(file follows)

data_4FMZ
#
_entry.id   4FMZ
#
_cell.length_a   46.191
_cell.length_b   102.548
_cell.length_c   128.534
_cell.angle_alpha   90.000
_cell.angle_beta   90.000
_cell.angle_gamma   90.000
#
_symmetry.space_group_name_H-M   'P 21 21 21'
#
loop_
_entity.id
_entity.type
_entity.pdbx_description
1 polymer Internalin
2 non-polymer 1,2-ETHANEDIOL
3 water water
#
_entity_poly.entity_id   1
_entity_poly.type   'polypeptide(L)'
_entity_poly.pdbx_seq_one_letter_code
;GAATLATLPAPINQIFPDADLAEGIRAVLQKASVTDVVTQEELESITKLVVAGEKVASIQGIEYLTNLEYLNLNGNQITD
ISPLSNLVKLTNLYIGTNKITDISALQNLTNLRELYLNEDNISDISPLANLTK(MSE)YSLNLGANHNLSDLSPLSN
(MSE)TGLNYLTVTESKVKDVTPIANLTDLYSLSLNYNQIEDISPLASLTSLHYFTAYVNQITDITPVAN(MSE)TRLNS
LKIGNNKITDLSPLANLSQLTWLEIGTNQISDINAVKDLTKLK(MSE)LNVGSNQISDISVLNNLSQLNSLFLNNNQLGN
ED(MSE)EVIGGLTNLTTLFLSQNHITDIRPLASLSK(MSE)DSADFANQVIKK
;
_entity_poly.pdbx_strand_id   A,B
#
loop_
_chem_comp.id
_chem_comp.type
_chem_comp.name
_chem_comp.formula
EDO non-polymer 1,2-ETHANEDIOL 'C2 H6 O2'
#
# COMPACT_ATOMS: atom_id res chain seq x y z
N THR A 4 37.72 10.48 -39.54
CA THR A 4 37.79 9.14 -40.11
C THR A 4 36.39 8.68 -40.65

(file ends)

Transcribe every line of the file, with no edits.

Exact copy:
data_4FMZ
#
_entry.id   4FMZ
#
_cell.length_a   46.191
_cell.length_b   102.548
_cell.length_c   128.534
_cell.angle_alpha   90.000
_cell.angle_beta   90.000
_cell.angle_gamma   90.000
#
_symmetry.space_group_name_H-M   'P 21 21 21'
#
loop_
_entity.id
_entity.type
_entity.pdbx_description
1 polymer Internalin
2 non-polymer 1,2-ETHANEDIOL
3 water water
#
_entity_poly.entity_id   1
_entity_poly.type   'polypeptide(L)'
_entity_poly.pdbx_seq_one_letter_code
;GAATLATLPAPINQIFPDADLAEGIRAVLQKASVTDVVTQEELESITKLVVAGEKVASIQGIEYLTNLEYLNLNGNQITD
ISPLSNLVKLTNLYIGTNKITDISALQNLTNLRELYLNEDNISDISPLANLTK(MSE)YSLNLGANHNLSDLSPLSN
(MSE)TGLNYLTVTESKVKDVTPIANLTDLYSLSLNYNQIEDISPLASLTSLHYFTAYVNQITDITPVAN(MSE)TRLNS
LKIGNNKITDLSPLANLSQLTWLEIGTNQISDINAVKDLTKLK(MSE)LNVGSNQISDISVLNNLSQLNSLFLNNNQLGN
ED(MSE)EVIGGLTNLTTLFLSQNHITDIRPLASLSK(MSE)DSADFANQVIKK
;
_entity_poly.pdbx_strand_id   A,B
#
loop_
_chem_comp.id
_chem_comp.type
_chem_comp.name
_chem_comp.formula
EDO non-polymer 1,2-ETHANEDIOL 'C2 H6 O2'
#
# COMPACT_ATOMS: atom_id res chain seq x y z
N THR A 4 37.72 10.48 -39.54
CA THR A 4 37.79 9.14 -40.11
C THR A 4 36.39 8.68 -40.65